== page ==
Have children write down five activities that they can do at home during the month of December (ex. movie night with my family; have a paper or real snowball fight with my siblings; make cards to mail to friends).  Ask children to share their lists.  Grab a calendar.  As a group, discuss what activities they would like to do on what date.  Have them write down as many as they would like to do – dates included.  Now they have designed their own December calendar.  Remind them that each day they do the activities, one of their Cloverbud friends is thinking about them and doing the activity, too.  Take pictures to share the next time the group gets together.

Have a safe and healthy holiday season!

 

Ohio – The Buckeye State!

Government…it’s on everyone’s mind these days.  There is no better time to teach our Cloverbuds about our Great State of Ohio.

Did you know that Ohio’s Secretary of State, Frank LaRose, has an Ohio Activity Book available for download from his website?  This activity book is FREE and features information about the Ohio Burgee (flag), the Seal and Motto, State Flower, State Bird, and more!  There are coloring pages, word searches, crossword puzzles, and other puzzles and games.  What a wonderful way to learn more about our Buckeye State!  As a 4-H Cloverbud Volunteer, you can have your Cloverbuds download the book, assign them a page or two to complete with their adult, and then have a virtual Zoom meeting with the Cloverbuds to discuss what they learned.  You could also have easy trivia questions ready for them to answer.  Click here to download the Ohio Activity Book.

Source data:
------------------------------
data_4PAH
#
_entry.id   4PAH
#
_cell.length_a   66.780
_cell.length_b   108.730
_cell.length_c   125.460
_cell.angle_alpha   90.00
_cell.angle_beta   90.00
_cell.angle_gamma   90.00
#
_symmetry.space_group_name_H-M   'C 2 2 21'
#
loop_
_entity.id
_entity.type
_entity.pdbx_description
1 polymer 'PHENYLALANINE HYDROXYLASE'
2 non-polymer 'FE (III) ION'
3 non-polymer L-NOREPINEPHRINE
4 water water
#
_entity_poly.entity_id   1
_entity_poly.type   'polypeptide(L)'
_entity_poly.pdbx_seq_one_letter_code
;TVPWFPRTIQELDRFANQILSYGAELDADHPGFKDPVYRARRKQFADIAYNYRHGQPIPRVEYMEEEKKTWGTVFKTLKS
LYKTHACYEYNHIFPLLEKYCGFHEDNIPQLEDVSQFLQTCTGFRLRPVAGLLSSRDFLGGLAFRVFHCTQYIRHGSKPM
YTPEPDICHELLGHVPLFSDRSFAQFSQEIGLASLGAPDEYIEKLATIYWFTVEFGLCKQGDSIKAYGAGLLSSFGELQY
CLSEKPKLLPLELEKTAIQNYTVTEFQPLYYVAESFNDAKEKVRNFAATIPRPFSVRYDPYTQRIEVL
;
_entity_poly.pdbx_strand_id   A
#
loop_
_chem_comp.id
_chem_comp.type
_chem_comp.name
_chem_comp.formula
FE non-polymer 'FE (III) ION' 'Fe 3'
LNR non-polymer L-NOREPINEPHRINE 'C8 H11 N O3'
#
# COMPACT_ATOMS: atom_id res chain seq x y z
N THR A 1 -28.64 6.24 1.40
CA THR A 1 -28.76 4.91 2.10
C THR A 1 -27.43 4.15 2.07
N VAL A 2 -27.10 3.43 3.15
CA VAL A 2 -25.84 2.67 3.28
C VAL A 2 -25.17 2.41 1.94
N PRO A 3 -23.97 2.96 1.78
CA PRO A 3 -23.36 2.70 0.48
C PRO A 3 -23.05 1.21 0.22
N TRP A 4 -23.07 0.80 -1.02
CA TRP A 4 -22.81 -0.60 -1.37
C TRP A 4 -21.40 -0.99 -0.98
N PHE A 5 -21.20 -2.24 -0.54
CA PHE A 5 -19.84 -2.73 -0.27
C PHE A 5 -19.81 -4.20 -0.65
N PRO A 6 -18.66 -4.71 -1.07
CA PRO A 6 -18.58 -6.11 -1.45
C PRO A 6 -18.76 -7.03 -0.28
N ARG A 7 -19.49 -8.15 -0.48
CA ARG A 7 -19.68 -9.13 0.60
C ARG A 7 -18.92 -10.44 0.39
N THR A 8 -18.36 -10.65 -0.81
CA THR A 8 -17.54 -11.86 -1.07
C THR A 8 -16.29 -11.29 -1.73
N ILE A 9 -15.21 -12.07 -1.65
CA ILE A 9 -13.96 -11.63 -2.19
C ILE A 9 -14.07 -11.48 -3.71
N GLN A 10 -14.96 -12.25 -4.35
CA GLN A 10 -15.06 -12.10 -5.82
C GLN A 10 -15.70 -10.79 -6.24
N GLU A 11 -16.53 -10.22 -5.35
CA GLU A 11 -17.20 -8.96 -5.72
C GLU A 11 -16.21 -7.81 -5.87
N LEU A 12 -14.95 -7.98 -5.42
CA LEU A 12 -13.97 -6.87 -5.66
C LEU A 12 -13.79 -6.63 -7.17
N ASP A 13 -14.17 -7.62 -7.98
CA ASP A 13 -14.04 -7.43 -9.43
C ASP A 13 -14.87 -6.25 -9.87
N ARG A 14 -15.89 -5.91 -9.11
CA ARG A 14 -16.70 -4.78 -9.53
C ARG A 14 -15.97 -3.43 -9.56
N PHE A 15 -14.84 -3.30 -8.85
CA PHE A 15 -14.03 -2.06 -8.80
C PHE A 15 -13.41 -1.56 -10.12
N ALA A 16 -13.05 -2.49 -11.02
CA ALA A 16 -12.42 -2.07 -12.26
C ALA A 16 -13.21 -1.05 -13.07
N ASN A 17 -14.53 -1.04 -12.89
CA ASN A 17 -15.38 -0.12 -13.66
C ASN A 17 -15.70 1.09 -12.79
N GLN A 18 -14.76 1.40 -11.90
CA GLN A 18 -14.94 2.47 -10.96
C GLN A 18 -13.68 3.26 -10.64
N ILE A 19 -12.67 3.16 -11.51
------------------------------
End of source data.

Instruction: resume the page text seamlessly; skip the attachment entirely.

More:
The Ohio Activity Book pairs nicely with one of our Click It, Print It, Do It! activities.  Check out the instructions for making the Seal of Ohio using dried beans and seeds.  Click here to download the lesson plan. 

For an easy virtual meeting, have your Cloverbuds download the activity book, ask them to complete (along with their adult’s help) a few pages, and then have a Zoom to discuss what they learned.  Next, have them download the instructions for the Seal of Ohio activity and ask them to have their adult help them to complete that activity before the next meeting.  In reality, the activity book has many pages and could be used for several lessons and meetings.

Teach our Cloverbuds about Ohio History and learn fun facts about the Buckeye State in the process.  And, who knows?  Someday maybe one of our Cloverbuds will be elected Governor of the Buckeye State!

Setting Your Goals

All of us have had to set goals for personal or professional reasons in our lives. Some might be in a habit of setting goals; others might be doing them out of necessity.

WHY are we talking about setting goals for Cloverbuds?  A study from Brown University (Pressman et al., 2014) concluded that routines and habits in children take root by the third grade. This means that habits like household chores and responsibilities are unlikely to vary once a child reaches the age of nine.  As a Cloverbud Volunteer, you are in a great position to start teaching the useful habit of goal setting. When encouraging them to set goals, think about the age of the child and their abilities. Younger Cloverbuds are more likely to respond to a picture of their goal versus words, but older Cloverbuds might be able to read and will find it fun to write out their goals for the year.

Setting one goal is the ideal place to start.  Encourage youth to think about something they want to do (go to the zoo, play at the park) or something that they would like to learn (ride a bike, make cookies) to help them started. At this age, their minds are full of creative thoughts. A great place to start is with a blank sheet of paper with the wording “I would like to…”  This gives them the option to write or draw a goal they might have for the future.